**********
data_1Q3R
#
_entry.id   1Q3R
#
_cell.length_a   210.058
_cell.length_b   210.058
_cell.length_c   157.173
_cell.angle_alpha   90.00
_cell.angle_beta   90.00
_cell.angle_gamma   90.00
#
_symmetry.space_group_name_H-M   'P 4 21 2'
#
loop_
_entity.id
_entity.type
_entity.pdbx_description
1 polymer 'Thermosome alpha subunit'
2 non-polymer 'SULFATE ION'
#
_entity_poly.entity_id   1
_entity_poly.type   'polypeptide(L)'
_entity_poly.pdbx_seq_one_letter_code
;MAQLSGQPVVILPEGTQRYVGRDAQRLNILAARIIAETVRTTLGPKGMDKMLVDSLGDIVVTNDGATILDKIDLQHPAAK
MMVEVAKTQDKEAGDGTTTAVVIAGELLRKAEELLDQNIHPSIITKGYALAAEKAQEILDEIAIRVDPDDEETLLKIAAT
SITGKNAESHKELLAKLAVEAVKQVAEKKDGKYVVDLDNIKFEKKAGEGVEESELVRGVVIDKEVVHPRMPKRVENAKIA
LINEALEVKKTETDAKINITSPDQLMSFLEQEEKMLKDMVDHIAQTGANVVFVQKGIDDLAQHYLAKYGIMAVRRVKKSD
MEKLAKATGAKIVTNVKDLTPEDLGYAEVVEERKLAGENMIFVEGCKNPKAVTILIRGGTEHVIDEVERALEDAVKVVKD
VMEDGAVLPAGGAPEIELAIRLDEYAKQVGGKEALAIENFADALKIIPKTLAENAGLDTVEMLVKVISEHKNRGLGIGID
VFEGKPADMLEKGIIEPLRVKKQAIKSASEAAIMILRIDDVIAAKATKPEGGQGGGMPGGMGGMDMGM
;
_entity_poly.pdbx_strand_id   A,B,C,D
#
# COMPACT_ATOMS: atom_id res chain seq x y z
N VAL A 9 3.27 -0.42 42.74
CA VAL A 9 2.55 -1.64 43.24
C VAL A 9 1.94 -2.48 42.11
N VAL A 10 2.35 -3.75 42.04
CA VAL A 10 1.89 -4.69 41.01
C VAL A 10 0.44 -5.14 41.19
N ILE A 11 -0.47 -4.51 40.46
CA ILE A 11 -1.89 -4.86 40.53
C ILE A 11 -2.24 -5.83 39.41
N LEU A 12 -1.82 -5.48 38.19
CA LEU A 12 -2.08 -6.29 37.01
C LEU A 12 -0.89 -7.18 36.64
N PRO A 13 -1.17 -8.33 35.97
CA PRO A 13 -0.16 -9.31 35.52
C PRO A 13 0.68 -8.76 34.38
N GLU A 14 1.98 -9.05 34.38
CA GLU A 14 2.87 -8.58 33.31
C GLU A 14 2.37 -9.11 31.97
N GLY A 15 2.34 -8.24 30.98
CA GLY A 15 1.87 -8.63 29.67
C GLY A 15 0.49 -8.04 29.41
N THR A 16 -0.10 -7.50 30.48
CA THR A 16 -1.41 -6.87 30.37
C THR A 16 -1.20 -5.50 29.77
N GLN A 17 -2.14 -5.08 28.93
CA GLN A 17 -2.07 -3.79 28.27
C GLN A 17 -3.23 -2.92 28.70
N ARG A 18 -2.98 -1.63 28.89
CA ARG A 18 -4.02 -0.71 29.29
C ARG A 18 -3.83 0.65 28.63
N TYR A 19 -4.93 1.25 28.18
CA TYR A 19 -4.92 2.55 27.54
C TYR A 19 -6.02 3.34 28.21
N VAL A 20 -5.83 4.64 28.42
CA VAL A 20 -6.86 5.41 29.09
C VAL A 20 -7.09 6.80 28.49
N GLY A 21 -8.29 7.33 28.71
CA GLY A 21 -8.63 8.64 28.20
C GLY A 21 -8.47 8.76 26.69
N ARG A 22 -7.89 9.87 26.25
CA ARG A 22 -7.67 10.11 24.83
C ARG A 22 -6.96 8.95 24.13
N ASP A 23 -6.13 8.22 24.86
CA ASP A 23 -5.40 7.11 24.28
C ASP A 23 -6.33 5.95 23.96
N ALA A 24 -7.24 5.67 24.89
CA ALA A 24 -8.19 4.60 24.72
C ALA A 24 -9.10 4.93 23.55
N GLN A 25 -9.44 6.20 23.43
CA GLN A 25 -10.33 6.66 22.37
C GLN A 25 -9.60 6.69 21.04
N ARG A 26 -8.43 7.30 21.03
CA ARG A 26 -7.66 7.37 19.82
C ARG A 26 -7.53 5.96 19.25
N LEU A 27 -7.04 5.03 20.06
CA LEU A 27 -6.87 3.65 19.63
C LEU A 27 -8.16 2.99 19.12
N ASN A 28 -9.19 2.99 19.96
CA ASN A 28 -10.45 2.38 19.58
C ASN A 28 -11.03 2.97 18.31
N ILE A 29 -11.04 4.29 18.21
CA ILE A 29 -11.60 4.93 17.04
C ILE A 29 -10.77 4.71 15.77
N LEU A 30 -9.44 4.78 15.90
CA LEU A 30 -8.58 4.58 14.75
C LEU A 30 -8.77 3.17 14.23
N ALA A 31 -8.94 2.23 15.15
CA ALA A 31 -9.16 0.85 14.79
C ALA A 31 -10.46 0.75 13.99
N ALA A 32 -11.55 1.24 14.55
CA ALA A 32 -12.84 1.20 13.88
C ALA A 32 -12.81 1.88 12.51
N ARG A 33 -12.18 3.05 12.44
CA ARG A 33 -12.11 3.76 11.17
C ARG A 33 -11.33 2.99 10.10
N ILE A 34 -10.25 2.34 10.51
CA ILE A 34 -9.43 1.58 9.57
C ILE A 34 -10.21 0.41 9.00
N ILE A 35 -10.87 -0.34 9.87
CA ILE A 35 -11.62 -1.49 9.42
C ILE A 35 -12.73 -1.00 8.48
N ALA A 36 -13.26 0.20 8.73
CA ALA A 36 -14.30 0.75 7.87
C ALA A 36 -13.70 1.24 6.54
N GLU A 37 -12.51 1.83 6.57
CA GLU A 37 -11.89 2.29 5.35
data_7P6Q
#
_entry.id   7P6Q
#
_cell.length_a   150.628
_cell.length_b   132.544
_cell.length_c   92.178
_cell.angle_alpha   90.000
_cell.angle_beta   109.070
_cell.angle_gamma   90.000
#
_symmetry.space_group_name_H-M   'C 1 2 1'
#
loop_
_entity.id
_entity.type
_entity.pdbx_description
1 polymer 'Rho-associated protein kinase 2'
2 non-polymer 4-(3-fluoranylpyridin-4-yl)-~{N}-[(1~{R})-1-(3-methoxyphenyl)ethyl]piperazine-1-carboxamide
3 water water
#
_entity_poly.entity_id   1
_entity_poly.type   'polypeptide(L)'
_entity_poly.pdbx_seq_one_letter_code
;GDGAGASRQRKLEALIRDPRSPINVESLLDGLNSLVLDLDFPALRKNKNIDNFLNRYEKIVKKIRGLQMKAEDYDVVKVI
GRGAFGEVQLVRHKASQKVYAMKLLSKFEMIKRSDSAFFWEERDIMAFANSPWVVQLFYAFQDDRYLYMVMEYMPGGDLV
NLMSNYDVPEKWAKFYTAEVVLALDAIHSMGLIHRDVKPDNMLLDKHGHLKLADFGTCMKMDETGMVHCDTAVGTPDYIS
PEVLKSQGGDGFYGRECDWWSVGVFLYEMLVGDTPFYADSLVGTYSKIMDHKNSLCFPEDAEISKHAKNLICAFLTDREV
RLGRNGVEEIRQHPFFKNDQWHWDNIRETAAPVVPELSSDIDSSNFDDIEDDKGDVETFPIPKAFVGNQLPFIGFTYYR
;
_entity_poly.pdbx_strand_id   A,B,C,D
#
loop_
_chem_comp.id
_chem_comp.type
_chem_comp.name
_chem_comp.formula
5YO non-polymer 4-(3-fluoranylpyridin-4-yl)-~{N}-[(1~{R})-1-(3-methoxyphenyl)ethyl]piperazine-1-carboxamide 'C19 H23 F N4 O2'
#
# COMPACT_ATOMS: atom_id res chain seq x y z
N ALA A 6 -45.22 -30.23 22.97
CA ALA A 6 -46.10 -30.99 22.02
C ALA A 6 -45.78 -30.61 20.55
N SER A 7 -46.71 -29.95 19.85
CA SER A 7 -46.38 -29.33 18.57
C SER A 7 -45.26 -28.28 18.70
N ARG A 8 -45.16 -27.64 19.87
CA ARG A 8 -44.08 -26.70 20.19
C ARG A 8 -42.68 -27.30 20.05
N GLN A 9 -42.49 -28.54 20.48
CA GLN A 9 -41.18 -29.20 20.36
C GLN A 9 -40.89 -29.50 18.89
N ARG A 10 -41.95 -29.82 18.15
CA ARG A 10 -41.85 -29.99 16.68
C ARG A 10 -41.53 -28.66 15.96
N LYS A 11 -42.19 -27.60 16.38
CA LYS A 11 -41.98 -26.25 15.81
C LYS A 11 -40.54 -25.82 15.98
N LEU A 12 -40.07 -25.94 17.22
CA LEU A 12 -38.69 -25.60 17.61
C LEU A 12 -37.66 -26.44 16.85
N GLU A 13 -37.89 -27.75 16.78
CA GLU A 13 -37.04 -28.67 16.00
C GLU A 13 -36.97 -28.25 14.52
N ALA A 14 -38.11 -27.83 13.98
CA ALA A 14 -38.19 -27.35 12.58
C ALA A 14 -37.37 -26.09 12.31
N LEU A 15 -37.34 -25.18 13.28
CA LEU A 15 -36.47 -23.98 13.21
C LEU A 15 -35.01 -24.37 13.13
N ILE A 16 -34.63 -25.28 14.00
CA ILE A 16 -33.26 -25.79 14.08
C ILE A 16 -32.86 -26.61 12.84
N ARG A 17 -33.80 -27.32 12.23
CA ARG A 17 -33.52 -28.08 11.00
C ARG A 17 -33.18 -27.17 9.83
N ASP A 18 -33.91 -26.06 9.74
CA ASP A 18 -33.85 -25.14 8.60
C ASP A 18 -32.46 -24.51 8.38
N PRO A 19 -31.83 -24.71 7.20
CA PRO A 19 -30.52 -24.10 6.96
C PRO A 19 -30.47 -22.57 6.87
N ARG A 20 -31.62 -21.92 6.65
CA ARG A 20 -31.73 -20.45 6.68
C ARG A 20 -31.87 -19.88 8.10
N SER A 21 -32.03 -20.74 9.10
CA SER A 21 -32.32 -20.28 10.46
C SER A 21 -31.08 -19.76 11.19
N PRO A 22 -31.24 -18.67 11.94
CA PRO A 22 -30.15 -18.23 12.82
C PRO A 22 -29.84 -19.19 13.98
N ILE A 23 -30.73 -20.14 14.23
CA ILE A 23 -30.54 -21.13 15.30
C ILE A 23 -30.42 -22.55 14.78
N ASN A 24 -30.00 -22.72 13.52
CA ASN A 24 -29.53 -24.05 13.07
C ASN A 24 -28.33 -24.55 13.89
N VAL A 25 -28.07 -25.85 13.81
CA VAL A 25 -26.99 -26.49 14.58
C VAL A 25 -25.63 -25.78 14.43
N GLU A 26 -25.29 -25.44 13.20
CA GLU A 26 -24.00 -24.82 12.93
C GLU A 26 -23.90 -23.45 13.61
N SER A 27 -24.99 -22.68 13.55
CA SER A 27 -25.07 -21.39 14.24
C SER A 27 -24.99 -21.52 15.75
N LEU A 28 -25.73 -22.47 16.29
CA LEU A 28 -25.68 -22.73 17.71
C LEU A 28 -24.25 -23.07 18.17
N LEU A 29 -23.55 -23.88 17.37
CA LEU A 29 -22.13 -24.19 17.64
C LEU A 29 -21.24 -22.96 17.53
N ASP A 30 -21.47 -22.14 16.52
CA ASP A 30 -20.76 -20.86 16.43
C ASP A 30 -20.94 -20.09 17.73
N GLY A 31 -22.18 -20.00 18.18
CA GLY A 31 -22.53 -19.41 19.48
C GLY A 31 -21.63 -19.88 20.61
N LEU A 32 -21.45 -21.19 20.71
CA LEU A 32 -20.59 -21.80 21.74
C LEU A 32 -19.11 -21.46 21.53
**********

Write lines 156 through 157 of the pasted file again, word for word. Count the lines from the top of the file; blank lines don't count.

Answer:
_chem_comp.name
_chem_comp.formula